The Queen’s success rested on her firm understanding of the principles of constitutional monarchy in a democratic state. She took seriously her leading role in the great occasions of each year and of her reign.
Every year saw her distribution on Maundy Thursday in spring, her Remembrance day acts so we do not forget all those who gave their lives in war, Trooping the colour in summer and her unifying Christmas message. There was the annual rhythm of the sporting events she liked to attend and time spent in Balmoral and Norfolk outside London.
The reign brought us royal weddings and state funerals, Jubilee celebrations and one off events from the Olympics to World Cup competitions where she would play her part.She hosted Heads of State visiting from abroad and travelled to many countries as our leading Ambassador.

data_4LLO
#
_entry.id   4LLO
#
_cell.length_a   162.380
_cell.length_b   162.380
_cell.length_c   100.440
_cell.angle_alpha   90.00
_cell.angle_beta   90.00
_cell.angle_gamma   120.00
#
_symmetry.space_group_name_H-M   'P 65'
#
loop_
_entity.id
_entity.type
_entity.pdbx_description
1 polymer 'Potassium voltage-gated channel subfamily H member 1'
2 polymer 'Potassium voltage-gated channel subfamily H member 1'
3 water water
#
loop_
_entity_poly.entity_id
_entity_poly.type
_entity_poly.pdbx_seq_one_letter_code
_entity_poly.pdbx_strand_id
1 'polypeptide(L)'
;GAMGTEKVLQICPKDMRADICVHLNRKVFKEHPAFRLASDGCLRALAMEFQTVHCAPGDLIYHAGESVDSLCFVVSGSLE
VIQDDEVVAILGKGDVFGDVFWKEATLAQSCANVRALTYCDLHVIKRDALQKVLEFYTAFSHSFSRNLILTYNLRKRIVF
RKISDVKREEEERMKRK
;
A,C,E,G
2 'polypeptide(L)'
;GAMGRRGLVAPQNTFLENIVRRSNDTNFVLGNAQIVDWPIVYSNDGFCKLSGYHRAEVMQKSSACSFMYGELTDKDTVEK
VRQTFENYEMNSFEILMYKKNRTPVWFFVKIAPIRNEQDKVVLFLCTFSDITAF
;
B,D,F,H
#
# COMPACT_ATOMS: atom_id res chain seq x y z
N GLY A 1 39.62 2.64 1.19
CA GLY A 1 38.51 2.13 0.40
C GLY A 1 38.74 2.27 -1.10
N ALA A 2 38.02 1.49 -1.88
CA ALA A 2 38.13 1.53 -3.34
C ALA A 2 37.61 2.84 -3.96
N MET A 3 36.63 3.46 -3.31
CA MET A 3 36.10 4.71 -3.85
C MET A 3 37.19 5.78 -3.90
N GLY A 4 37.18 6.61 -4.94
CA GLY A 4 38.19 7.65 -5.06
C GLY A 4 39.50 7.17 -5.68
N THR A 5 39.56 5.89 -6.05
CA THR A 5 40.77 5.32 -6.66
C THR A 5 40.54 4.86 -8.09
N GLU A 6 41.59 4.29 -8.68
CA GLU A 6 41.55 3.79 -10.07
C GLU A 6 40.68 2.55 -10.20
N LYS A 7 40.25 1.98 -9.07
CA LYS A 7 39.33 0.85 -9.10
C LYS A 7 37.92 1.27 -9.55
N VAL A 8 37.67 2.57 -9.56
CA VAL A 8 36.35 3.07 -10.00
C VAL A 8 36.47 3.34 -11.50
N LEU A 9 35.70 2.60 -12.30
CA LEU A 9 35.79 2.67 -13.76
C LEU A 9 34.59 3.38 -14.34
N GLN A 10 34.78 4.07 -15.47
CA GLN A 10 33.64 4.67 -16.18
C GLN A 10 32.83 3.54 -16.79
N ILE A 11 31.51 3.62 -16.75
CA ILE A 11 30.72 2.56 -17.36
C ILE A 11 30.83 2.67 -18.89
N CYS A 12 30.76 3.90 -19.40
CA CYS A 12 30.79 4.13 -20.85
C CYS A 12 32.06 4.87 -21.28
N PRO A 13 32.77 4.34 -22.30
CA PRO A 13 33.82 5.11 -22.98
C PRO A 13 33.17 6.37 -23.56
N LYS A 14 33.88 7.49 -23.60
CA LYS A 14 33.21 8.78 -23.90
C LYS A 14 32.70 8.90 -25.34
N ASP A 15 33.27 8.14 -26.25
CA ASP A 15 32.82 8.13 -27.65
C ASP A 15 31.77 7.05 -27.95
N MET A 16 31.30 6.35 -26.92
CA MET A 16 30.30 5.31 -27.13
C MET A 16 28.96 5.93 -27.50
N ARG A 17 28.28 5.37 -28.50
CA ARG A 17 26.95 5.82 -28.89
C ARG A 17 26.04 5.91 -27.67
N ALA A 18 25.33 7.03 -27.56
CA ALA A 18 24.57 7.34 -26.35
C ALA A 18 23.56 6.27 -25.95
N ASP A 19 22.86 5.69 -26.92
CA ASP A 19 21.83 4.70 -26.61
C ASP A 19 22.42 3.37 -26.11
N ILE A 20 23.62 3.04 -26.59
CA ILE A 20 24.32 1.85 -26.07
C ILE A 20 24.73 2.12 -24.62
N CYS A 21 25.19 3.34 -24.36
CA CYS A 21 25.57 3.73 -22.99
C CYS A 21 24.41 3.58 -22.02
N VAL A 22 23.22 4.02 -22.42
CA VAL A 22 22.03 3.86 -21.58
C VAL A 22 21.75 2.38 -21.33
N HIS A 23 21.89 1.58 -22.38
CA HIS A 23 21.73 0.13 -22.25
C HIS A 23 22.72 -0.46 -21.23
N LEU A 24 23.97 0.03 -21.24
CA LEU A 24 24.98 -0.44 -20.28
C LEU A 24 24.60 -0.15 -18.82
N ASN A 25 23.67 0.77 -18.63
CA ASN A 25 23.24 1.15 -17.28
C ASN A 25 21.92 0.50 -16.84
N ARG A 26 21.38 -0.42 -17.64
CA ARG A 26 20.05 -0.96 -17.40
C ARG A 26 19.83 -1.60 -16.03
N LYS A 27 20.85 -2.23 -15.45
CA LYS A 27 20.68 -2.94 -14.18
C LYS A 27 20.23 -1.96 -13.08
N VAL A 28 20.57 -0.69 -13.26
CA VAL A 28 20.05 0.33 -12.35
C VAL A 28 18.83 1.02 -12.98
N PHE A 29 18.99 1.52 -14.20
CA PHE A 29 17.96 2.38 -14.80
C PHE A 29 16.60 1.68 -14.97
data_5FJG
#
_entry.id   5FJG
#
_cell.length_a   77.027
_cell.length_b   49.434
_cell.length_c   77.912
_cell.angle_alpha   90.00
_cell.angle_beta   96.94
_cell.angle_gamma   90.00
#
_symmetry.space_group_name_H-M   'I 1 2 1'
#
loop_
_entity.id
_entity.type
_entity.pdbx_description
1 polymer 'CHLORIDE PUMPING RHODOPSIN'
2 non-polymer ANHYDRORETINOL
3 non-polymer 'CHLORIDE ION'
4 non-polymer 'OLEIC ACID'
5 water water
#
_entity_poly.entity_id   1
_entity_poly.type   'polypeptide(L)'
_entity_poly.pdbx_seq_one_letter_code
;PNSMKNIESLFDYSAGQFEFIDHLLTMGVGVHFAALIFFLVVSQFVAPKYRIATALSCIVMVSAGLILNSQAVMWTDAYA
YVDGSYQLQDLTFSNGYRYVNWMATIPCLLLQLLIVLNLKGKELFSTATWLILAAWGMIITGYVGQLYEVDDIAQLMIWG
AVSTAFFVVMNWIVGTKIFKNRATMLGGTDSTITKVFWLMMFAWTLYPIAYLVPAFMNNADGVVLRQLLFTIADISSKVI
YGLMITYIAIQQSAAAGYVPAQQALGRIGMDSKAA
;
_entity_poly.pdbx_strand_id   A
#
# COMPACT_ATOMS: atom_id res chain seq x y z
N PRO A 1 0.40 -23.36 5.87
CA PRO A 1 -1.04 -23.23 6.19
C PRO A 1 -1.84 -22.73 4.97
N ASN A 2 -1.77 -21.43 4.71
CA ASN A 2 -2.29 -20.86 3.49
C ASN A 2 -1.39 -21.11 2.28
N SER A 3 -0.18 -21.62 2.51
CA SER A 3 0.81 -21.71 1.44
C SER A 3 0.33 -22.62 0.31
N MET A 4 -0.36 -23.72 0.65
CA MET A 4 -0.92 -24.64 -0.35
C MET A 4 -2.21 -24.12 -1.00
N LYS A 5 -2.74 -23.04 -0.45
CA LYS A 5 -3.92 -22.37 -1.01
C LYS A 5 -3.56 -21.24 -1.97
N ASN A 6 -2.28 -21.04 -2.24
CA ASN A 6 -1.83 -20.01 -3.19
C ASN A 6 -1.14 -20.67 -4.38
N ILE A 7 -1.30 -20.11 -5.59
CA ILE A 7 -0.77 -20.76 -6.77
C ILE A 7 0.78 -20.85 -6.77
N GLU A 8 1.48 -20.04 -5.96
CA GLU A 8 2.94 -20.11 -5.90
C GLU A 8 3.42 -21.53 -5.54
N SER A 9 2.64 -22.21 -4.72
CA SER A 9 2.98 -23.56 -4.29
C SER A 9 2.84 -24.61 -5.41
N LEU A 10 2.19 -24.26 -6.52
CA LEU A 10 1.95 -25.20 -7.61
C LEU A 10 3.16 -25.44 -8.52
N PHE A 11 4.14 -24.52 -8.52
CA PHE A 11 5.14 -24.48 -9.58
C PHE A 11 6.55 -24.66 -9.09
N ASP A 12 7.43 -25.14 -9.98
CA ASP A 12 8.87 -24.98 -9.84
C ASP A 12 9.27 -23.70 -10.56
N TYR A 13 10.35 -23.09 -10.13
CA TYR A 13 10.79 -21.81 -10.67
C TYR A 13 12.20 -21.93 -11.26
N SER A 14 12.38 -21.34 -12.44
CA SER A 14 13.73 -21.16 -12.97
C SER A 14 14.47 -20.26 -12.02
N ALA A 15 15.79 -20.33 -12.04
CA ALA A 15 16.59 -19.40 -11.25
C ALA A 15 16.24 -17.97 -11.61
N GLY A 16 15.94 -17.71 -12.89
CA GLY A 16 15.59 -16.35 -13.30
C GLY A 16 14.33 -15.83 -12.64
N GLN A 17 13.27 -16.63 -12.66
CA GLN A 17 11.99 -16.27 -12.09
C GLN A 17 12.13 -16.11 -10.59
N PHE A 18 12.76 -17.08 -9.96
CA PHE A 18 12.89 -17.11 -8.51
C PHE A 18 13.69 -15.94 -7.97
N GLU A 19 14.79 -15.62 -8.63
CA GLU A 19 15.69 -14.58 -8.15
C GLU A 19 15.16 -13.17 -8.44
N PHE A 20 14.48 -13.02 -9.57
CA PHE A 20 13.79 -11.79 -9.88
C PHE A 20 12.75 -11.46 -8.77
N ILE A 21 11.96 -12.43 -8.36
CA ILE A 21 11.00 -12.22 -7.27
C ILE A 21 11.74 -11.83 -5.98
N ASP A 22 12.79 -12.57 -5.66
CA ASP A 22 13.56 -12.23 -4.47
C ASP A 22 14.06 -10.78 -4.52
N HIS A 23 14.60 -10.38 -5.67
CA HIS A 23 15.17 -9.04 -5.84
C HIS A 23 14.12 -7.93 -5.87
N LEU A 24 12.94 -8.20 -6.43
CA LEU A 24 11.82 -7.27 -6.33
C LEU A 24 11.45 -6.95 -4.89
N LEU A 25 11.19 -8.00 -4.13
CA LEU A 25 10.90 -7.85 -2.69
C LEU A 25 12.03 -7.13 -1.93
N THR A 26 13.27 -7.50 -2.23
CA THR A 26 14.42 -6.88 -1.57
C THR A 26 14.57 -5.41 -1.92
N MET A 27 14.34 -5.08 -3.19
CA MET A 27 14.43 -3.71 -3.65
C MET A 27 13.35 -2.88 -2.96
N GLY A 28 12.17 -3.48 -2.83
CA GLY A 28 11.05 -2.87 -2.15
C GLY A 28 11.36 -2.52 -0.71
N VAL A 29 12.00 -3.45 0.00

She opened Parliament and set out the government’s plans in the Queen’s speech from the throne. Written in neutral language it is heard in silence by all parties. MPs then return to the Commons to debate it, support or criticise it, putting living politics into the measured plain prose of the original.
Her success in avoiding political controversy was absolute. She did not find herself in papers based on leaks of partisan or one sided views she was alleged to have let slip in private because she did not allow herself such views. In conversation she was brilliant at being interested in whoever she spoke to without letting slip a viewpoint of her own that some would disagree with and think too political. She did ask the occasional question that made the news, as when she asked why the economic experts had not foreseen the coming economic crash in 2008. She spoke for most of the country when she asked that.